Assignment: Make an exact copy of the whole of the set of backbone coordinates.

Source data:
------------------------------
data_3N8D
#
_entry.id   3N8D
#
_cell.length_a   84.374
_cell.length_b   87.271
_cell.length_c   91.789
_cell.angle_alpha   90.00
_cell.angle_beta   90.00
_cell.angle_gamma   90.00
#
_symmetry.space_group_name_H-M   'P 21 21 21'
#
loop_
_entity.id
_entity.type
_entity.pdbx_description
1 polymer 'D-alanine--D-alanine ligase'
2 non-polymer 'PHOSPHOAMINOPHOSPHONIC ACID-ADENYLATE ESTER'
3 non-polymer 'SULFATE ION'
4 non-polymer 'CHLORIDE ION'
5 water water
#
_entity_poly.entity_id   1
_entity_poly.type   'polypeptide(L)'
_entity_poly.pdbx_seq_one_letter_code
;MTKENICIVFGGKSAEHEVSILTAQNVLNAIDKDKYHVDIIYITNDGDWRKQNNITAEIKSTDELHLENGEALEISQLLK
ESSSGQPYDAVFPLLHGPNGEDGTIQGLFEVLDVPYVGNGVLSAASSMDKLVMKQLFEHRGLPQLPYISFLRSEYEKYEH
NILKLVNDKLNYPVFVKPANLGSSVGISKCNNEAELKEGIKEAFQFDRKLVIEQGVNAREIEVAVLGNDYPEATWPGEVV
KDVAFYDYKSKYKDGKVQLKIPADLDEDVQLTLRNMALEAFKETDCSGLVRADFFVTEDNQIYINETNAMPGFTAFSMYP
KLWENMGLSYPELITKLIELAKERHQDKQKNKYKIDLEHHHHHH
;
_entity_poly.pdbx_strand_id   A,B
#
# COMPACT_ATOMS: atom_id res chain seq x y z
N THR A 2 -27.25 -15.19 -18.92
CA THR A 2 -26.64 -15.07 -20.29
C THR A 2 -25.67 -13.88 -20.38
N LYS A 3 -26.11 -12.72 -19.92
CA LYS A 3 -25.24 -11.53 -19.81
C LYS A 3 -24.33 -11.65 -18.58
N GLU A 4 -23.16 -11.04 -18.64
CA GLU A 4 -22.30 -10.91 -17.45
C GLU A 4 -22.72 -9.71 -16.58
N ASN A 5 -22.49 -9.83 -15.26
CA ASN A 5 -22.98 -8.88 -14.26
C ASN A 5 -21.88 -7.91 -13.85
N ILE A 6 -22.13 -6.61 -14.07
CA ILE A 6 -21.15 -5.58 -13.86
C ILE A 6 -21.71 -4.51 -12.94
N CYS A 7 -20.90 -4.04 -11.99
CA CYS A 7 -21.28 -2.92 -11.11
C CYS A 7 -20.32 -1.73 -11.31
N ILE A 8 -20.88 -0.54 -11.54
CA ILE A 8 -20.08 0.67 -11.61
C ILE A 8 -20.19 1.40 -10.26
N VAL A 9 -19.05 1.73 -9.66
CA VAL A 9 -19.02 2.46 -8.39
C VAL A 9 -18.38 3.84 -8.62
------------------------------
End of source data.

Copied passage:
data_3N8D
#
_entry.id   3N8D
#
_cell.length_a   84.374
_cell.length_b   87.271
_cell.length_c   91.789
_cell.angle_alpha   90.00
_cell.angle_beta   90.00
_cell.angle_gamma   90.00
#
_symmetry.space_group_name_H-M   'P 21 21 21'
#
loop_
_entity.id
_entity.type
_entity.pdbx_description
1 polymer 'D-alanine--D-alanine ligase'
2 non-polymer 'PHOSPHOAMINOPHOSPHONIC ACID-ADENYLATE ESTER'
3 non-polymer 'SULFATE ION'
4 non-polymer 'CHLORIDE ION'
5 water water
#
_entity_poly.entity_id   1
_entity_poly.type   'polypeptide(L)'
_entity_poly.pdbx_seq_one_letter_code
;MTKENICIVFGGKSAEHEVSILTAQNVLNAIDKDKYHVDIIYITNDGDWRKQNNITAEIKSTDELHLENGEALEISQLLK
ESSSGQPYDAVFPLLHGPNGEDGTIQGLFEVLDVPYVGNGVLSAASSMDKLVMKQLFEHRGLPQLPYISFLRSEYEKYEH
NILKLVNDKLNYPVFVKPANLGSSVGISKCNNEAELKEGIKEAFQFDRKLVIEQGVNAREIEVAVLGNDYPEATWPGEVV
KDVAFYDYKSKYKDGKVQLKIPADLDEDVQLTLRNMALEAFKETDCSGLVRADFFVTEDNQIYINETNAMPGFTAFSMYP
KLWENMGLSYPELITKLIELAKERHQDKQKNKYKIDLEHHHHHH
;
_entity_poly.pdbx_strand_id   A,B
#
# COMPACT_ATOMS: atom_id res chain seq x y z
N THR A 2 -27.25 -15.19 -18.92
CA THR A 2 -26.64 -15.07 -20.29
C THR A 2 -25.67 -13.88 -20.38
N LYS A 3 -26.11 -12.72 -19.92
CA LYS A 3 -25.24 -11.53 -19.81
C LYS A 3 -24.33 -11.65 -18.58
N GLU A 4 -23.16 -11.04 -18.64
CA GLU A 4 -22.30 -10.91 -17.45
C GLU A 4 -22.72 -9.71 -16.58
N ASN A 5 -22.49 -9.83 -15.26
CA ASN A 5 -22.98 -8.88 -14.26
C ASN A 5 -21.88 -7.91 -13.85
N ILE A 6 -22.13 -6.61 -14.07
CA ILE A 6 -21.15 -5.58 -13.86
C ILE A 6 -21.71 -4.51 -12.94
N CYS A 7 -20.90 -4.04 -11.99
CA CYS A 7 -21.28 -2.92 -11.11
C CYS A 7 -20.32 -1.73 -11.31
N ILE A 8 -20.88 -0.54 -11.54
CA ILE A 8 -20.08 0.67 -11.61
C ILE A 8 -20.19 1.40 -10.26
N VAL A 9 -19.05 1.73 -9.66
CA VAL A 9 -19.02 2.46 -8.39
C VAL A 9 -18.38 3.84 -8.62